Home > Episode Reviews, Mawaru Penguindrum > Mawaru Penguindrum Episodes 2 and 3 – Who Stalks the Stalkers?

Mawaru Penguindrum Episodes 2 and 3 – Who Stalks the Stalkers?

Ringo Oginome is a girl obsessed with destiny. She is as in love with the idea of fate as the Takakura brothers are against it.

Of course, this could just be the wishful thinking of your average love struck high school girl, but things are a little different in this case. Because Ringo Oginome has what she thinks is a ringer in the age old battle between destiny and free will.

When Ringo thinks about Tabuki, stars swirl around her

Ringo Oginome has a diary that tells the future. It seems to tell the story of her getting her schoolgirl crush, a high school teacher named Mr. Tabuki (the boys’ teacher) to fall for her. As with most fated pairings, however, it still remains to be seen whether or not that will actually happen.

Because, although the events in the diary do come to pass, they don’t always happen in the way Ringo expects. Take, for example, the entry that depicts him eating her curry and praising it.

When she arrives at Tabuki’s house to deliver the curry, the door is answered by his beautiful girlfriend, who is also cooking him curry. Because she’s insane, instead of politely excusing herself and walking home, Ringo surreptitiously switches out the girlfriend’s effort for her own, which Tabuki presumably enjoys, and then hightails it out of there before anyone finds out.

Kanba is clearly a master at apologizing to girls for accidentally groping them on the bus. Take that how you will

The Takakura boys enter her life when the penguin hat that occasionally inhabits their sister tells them to find the Penguin Drum, which may or may not be on Ringo’s person. The boys quickly find out that Ringo is a crazy, deluded stalker, largely by following her everywhere in much the same way. They watch her unnoticed while she sneaks under the foundation of Mr. Tabuki’s house to listen to him watch TV. They break in to her house, she breaks into his.

Does trying to save your sister morally justify creepy surveillance of a high school girl any more than her infatuation does? Is Ringo justified in her behavior because she believes Mr. Tabuki is going to fall for her regardless? Are the boys justified in following her because they don’t want Himari to die?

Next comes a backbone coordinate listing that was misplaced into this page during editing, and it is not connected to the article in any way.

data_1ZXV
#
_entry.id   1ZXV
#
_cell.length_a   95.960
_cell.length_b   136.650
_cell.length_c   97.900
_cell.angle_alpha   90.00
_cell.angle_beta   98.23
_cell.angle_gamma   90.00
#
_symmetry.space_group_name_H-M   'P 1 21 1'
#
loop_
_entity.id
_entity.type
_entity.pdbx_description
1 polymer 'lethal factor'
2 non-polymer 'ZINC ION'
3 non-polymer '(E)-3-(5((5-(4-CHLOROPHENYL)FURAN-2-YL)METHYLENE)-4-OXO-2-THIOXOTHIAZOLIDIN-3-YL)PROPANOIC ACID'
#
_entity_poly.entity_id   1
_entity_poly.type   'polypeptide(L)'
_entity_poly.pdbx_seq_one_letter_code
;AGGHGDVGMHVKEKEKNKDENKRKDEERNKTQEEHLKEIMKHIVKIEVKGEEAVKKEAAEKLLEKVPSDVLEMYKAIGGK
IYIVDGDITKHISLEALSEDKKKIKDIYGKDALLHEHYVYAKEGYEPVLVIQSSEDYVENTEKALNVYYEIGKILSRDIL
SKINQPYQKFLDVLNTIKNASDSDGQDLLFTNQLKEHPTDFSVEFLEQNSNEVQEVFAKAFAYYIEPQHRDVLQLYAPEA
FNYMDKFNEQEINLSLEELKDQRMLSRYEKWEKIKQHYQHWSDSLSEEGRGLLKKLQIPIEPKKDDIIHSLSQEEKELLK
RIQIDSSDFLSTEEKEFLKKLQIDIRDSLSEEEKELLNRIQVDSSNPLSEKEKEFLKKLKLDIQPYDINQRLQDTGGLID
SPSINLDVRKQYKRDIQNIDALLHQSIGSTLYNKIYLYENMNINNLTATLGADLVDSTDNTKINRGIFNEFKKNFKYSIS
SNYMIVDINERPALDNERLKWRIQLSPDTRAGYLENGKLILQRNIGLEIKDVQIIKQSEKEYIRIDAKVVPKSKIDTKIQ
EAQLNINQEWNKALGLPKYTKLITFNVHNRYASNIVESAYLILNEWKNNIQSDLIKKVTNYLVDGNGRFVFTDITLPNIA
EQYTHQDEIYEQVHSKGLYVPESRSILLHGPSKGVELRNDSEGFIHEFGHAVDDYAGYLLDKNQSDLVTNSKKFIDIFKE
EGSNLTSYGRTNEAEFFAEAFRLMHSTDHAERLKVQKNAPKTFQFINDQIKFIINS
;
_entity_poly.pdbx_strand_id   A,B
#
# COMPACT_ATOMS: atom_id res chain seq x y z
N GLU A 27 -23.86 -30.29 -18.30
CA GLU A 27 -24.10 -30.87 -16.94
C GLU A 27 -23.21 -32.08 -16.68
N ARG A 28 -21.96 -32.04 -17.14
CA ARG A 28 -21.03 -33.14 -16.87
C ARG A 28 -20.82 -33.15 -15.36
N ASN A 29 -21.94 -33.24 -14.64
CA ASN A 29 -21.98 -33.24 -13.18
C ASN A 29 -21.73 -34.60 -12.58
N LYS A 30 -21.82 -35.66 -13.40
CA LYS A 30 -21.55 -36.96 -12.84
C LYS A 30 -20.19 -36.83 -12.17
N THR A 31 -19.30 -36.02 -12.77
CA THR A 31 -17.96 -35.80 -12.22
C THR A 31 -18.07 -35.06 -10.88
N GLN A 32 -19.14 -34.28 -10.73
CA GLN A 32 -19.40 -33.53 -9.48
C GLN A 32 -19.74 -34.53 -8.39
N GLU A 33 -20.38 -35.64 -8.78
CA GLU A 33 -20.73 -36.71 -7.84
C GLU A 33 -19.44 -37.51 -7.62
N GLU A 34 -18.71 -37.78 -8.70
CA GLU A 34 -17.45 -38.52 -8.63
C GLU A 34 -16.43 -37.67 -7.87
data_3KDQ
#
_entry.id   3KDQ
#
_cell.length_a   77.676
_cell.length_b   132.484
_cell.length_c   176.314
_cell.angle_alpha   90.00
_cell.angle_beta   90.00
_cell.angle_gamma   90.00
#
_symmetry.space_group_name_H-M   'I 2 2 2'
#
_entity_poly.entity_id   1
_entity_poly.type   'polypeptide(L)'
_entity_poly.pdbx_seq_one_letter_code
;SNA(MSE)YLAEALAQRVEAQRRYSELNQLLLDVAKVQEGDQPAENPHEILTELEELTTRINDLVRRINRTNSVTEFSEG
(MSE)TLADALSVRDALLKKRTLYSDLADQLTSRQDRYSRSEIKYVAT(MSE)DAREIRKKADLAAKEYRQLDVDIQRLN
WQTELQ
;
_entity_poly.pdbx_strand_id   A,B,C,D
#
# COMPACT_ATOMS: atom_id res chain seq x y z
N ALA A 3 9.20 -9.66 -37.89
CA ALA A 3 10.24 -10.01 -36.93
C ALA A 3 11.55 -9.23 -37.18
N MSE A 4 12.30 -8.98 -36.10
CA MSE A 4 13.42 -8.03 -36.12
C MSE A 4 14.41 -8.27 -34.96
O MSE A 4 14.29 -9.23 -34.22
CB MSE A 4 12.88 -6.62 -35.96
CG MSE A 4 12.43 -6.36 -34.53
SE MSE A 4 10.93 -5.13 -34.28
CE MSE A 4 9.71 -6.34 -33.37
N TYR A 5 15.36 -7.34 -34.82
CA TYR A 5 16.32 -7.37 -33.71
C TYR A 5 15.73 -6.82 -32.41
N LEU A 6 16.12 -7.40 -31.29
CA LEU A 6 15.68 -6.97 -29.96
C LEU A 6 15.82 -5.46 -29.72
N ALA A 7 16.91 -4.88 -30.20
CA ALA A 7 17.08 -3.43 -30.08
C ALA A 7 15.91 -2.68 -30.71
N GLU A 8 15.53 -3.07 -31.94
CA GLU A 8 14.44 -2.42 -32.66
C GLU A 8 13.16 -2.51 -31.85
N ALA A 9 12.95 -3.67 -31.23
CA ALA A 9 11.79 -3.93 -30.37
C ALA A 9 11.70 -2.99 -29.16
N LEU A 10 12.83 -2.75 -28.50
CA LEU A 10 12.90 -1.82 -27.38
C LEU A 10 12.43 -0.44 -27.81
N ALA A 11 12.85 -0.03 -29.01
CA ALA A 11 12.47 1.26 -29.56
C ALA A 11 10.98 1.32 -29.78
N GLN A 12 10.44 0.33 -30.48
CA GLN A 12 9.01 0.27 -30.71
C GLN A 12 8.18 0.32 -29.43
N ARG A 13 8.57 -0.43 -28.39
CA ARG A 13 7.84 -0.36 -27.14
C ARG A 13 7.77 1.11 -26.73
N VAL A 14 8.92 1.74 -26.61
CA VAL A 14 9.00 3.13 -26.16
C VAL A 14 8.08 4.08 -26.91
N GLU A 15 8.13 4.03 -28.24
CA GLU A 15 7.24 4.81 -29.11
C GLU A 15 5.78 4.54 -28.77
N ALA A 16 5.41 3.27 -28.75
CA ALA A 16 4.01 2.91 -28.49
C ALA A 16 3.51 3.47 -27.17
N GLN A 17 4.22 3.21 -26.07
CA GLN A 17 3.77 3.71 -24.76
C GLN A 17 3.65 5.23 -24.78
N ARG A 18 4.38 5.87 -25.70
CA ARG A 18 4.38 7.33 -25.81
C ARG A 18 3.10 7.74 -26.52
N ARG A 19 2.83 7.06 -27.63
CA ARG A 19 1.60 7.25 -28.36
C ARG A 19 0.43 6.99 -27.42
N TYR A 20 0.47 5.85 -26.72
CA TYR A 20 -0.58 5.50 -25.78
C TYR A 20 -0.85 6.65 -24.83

It's still not clear what the penguin hat creature wants, beyond the Penguindrum

Penguindrum flirts with these questions, but doesn’t delve into them any more than it does the questions of fatalism that it introduced in its first episode and continues to muse about. Here it’s merely philosophical window dressing, something to share the mindspace of its audience with the ever-present question: what the heck is actually going on here?

The story ambles along with grace, introducing Ringo as a troubled girl with family problems that could have led to her eccentric behavior. It’s nothing new for anime, where parental abandonment is as normal as riding trains, but it’s told well.

The penguin-like creatures that follow the Takakuras around have their uses

There’s still no clue who the creature inhabiting the hat is, nor why she is doing what she’s doing. The brother seem strangely uninterested, or perhaps realize that, since all she does is belittle them and tell them to find the Penguindrum, she’s not likely to tell them anything.

About all we learn in these episodes is something you could probably already guess: they need the penguin hat in order for Himari to continue living. If the hat abandons her, she’ll die. The unrepentant weirdness is most of Penguindrum’s charm for me, so I hope it plays with that a little more, rather than heading into the staid anime comedy territory it seems to be skirting so far.


Kunihiko’s style seems to consist of blending deeper philosophical and mind-bending elements into fairly standard anime tropes. That’s something I can get behind, but it’s treading a fine line here between something with compelling characters and interesting themes and Yet Another Wacky High School Comedy.

I think exploring its strange mythos might help, or dialing up the weirdness a bit. Maybe I’m being overly critical, but seeing the ever-degrading lengths Ringo will go to chasing after a fantasy isn’t very interesting. I hope this isn’t the main thread of the series, in other words.

Is Ringo's mysterious diary the Penguindrum? Honestly, it probably is

If it’s just taking a while to build up to its central story, I can handle that (for a while). What I won’t be able to stand is such an inventive concept and so interesting characters falling into the mire of being yet another oddball anime comedy.

I couldn't not include this image, so here it is as a bonus

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